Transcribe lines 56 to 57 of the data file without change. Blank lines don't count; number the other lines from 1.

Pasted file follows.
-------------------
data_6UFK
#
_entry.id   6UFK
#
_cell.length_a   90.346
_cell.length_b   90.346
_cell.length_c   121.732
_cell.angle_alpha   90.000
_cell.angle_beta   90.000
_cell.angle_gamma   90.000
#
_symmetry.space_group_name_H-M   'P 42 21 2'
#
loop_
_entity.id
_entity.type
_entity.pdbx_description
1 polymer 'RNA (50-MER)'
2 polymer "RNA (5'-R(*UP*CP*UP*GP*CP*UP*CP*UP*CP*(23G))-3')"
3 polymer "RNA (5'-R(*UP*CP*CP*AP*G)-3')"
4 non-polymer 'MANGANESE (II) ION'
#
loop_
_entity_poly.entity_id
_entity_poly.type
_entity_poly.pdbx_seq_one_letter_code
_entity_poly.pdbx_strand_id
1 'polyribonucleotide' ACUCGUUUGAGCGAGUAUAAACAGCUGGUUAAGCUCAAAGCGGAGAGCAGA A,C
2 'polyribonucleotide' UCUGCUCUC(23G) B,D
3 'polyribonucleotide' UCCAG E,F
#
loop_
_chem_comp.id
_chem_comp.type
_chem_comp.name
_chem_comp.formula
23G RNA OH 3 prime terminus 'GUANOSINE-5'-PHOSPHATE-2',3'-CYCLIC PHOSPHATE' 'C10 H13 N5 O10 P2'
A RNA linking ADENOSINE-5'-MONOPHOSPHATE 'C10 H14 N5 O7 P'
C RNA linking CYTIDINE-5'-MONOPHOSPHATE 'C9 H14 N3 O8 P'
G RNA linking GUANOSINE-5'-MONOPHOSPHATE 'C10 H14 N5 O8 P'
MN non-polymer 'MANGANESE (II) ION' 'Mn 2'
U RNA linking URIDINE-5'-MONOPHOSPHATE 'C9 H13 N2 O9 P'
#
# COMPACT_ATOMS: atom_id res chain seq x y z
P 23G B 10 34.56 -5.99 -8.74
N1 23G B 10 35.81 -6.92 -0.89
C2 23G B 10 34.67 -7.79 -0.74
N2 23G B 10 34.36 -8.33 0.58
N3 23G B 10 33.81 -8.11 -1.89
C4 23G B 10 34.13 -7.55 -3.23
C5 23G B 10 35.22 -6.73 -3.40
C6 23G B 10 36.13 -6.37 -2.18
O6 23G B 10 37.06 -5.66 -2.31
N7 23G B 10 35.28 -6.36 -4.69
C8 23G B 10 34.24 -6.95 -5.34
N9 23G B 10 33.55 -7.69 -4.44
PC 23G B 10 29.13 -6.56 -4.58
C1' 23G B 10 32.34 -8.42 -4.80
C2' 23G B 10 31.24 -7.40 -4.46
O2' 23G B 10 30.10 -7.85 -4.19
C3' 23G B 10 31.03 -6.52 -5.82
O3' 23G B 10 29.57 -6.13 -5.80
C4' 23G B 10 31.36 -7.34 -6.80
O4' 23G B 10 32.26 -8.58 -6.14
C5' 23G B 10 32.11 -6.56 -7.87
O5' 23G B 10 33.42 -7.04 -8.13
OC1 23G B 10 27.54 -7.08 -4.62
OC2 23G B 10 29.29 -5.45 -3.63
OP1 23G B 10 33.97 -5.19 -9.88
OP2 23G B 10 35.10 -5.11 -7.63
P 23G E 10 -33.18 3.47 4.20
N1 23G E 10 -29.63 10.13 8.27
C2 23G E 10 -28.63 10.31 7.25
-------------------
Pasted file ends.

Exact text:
N9 23G B 10 33.55 -7.69 -4.44
PC 23G B 10 29.13 -6.56 -4.58